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People v. Payton

MARCH 9, 1967.




Appeal from the Criminal Court of Cook County; the Hon. DANIEL A. COVELLI, Judge, presiding. Affirmed.


Rehearing denied March 30, 1967.

Marcus Payton and a co-defendant, Theodore Lewis, were indicted for the crime of armed robbery. They were tried by a jury and convicted. While testifying in their own behalf they admitted that they had served prior prison sentences for robbery and, upon the judgment of guilty in this case, Payton was sentenced to a term of 40 years to life and Lewis from 50 years to life in the penitentiary.

This appeal is by Payton alone. He contends that the evidence was insufficient to establish his guilt beyond a reasonable doubt, that improper remarks were made by the trial court in ruling upon objections and that an inflammatory argument was made by the prosecutor. He also complains that an admission made by him was treated as an oral confession and that because of this he was denied due process of law in violation of the Fourteenth Amendment to the Federal Constitution. The appeal was first taken to the Supreme Court but was transferred here with the finding that the court had no jurisdiction on direct appeal.

About 9:15 a.m., on March 21, 1960, the Cyril Lounge located in the Cyril Hotel, Chicago, was robbed by two men wearing handkerchief masks. The men, armed with automatic pistols, herded the customers against a wall and directed the bartender to unlock the door to a storeroom. When the bartender said he could not open the door, two customers were forced to tear the door from its hinges. One robber took the bartender into the room, obtained $212.27 which was in two metal boxes and placed the boxes in a cardboard box.

While the robbery was in progress a janitor, who had seen two men standing on the rear stairway earlier that morning, looked into the lounge and saw a customer with his hands raised in the air. He told the hotel's switchboard operator what he saw and she notified the police.

The police responded to the call at once; they entered the front door of the lounge a moment after the robbers departed through the rear door. After hurriedly obtaining their description the police pursued them and within two or three minutes captured two men answering the description. The men had the proceeds of the robbery in their possession, carried guns which were identified as being those used in the robbery and wore clothing identical to that worn by the robbers.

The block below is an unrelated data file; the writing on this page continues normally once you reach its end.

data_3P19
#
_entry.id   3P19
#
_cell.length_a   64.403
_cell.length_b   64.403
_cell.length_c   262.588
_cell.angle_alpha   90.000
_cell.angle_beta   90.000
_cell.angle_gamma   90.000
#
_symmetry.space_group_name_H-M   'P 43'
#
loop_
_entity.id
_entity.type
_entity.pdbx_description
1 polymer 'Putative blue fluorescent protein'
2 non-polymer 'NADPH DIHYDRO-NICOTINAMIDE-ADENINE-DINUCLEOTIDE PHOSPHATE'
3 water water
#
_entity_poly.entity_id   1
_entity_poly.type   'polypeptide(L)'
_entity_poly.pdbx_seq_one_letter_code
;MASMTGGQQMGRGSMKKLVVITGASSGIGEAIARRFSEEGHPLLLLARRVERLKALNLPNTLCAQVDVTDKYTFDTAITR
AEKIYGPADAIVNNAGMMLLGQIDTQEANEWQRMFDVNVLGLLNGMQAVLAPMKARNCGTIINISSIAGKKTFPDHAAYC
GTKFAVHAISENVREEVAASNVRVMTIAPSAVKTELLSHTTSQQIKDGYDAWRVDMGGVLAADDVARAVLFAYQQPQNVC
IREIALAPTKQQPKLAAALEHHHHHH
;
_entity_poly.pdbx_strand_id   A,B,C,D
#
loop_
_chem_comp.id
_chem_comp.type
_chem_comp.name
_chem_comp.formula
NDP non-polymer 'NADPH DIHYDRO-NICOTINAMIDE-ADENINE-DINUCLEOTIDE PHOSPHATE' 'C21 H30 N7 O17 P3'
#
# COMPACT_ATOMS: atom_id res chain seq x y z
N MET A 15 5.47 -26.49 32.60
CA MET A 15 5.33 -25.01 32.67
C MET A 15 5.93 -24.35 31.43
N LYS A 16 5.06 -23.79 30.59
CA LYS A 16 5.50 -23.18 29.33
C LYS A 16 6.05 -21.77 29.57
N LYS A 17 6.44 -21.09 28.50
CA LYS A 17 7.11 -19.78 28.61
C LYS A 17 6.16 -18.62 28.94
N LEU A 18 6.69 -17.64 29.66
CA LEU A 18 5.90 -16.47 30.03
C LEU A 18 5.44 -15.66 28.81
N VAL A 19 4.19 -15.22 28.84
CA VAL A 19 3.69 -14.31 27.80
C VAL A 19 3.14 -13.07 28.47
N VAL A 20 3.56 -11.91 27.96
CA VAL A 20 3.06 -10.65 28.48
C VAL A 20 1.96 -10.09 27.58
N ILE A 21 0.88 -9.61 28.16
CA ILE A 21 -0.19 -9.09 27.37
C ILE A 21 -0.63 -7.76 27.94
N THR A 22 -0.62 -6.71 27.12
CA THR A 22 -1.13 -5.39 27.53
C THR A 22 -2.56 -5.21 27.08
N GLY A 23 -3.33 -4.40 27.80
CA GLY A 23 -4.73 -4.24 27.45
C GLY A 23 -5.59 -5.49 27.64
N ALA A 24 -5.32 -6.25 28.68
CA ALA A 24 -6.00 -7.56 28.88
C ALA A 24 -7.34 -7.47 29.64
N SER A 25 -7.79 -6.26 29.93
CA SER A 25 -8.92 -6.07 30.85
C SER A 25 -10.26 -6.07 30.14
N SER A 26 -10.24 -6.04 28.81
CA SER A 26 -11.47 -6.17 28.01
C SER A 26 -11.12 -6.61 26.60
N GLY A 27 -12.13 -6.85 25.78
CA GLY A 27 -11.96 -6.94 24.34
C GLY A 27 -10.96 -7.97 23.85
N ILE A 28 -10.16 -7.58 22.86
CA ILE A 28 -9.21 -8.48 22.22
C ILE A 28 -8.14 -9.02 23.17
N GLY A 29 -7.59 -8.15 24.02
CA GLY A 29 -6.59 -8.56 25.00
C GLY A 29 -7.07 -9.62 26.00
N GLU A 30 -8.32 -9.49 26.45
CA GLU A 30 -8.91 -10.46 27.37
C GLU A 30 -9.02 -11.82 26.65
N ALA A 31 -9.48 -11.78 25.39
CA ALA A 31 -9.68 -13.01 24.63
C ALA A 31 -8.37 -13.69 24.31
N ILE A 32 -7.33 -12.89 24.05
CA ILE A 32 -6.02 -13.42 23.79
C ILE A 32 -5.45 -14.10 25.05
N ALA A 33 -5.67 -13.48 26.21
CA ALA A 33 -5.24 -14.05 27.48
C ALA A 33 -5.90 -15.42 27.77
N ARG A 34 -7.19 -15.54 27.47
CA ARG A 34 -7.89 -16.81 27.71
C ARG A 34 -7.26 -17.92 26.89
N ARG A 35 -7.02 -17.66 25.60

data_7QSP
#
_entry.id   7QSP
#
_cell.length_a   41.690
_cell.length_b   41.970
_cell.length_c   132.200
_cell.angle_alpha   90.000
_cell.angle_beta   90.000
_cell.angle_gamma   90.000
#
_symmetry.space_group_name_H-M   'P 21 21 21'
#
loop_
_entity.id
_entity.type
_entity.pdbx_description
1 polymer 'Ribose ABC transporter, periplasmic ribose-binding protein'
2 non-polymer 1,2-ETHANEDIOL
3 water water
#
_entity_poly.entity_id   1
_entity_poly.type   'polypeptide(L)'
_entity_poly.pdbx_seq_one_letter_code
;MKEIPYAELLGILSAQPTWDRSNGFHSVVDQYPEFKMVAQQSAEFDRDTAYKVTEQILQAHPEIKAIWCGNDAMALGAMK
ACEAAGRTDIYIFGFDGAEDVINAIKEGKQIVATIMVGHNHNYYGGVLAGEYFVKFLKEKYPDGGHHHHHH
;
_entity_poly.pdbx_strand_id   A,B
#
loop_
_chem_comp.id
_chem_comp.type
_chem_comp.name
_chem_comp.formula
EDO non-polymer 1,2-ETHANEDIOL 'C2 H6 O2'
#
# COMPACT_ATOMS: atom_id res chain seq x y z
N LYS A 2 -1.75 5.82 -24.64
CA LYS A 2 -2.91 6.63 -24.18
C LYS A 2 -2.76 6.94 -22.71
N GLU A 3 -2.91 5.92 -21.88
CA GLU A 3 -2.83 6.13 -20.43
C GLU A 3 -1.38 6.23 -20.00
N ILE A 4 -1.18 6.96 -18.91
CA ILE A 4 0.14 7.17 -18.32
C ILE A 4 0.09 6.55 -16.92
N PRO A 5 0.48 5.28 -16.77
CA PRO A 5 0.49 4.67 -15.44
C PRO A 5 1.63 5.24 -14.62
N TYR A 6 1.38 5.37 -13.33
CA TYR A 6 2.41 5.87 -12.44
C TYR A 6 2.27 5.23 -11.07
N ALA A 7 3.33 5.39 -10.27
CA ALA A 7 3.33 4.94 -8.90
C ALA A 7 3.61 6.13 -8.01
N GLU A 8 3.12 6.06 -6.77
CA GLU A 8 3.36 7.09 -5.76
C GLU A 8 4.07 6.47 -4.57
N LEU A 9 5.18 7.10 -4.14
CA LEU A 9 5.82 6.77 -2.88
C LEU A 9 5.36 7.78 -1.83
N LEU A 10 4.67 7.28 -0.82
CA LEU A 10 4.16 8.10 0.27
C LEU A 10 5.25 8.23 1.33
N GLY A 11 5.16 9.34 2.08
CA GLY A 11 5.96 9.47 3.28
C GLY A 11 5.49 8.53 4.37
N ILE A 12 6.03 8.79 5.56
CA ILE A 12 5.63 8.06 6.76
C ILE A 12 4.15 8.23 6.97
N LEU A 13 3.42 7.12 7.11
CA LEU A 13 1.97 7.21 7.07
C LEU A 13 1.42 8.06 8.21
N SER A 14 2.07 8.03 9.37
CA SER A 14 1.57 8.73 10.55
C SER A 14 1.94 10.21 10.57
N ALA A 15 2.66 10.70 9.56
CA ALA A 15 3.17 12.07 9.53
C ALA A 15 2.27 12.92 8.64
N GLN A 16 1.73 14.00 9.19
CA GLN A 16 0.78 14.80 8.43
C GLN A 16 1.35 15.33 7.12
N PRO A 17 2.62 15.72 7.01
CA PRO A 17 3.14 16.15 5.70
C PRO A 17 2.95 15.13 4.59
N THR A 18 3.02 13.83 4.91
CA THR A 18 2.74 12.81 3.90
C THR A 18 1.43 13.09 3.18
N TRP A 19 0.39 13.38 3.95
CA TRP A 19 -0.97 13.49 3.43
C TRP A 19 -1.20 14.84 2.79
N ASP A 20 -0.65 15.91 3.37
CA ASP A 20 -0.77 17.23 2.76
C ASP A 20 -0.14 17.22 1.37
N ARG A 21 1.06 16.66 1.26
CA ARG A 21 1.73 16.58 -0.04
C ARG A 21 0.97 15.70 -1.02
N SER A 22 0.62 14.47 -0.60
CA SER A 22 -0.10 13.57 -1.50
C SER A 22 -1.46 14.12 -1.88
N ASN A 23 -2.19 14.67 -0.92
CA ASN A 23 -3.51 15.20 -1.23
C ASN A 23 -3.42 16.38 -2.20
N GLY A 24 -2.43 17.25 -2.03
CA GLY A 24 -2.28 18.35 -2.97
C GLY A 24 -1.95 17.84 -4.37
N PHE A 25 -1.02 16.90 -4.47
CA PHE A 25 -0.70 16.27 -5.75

The men, Payton and Lewis, were recognized as patrons of the lounge; Lewis was a regular customer and Payton had been there once or twice before. They were identified by the janitor as the two men, then unmasked, whom he had seen on the back stairway before the robbery.

At his trial Payton testified that he and Lewis were drinking wine, which he said he had bought at the lounge that morning, in the alley back of the lounge when they noticed two men place a box under a porch at the rear of the lounge and run away. He said he and Lewis investigated the box and found that it contained a quantity of money and two guns; they were returning to the alley with the cardboard box when they were arrested. He denied committing the robbery.

The defendant claims that the evidence was wholly insufficient to establish his guilt. He points out that no witness identified him as one of the robbers, and that the case against him rests on circumstantial evidence. He stresses the fact that Lewis had a physical deformity — a hump on his back — which should have made him readily identifiable if he had been one of the robbers and that, as a regular customer Lewis' voice should have been known to the bartender and other habitues of the lounge, but that no witness recognized Lewis' voice or said that either robber had a hump on his back.

This argument is more pertinent to Lewis than to the defendant and Lewis' conviction was affirmed in a separate appeal, People v. Lewis, 60 Ill. App.2d 462, 210 N.E.2d 586 (1965). The defendant was at the scene of the crime minutes before it took place and was apprehended fleeing from the scene minutes after it took place. He had in his possession the property taken in the robbery. He had in his pocket a gun used in the robbery. He had on clothes which duplicated those worn by one of the robbers. His explanation for these incriminating circumstances was disbelieved by the jury. The evidence, although circumstantial, was more than sufficient to remove all reasonable doubt of his guilt.

The chief trial error urged by the defendant for the reversal of this cause is that an oral admission supposedly made by him was construed as a confession by the court and so treated by the State. In presenting its case the State referred to only one statement taken from the defendant and this pertained to the gun found in his possession. In cross-examining the policeman who testified about this statement, the defendant's attorney inquired whether the defendant had been asked other questions. The witness replied that he had asked both defendants if they would like to give a statement but they refused. The attorney persisted; he asked this question and received this answer.

"Q. In their refusal, did they deny committing the holdup?

"A. No, contrary. They admitted the holdup ...

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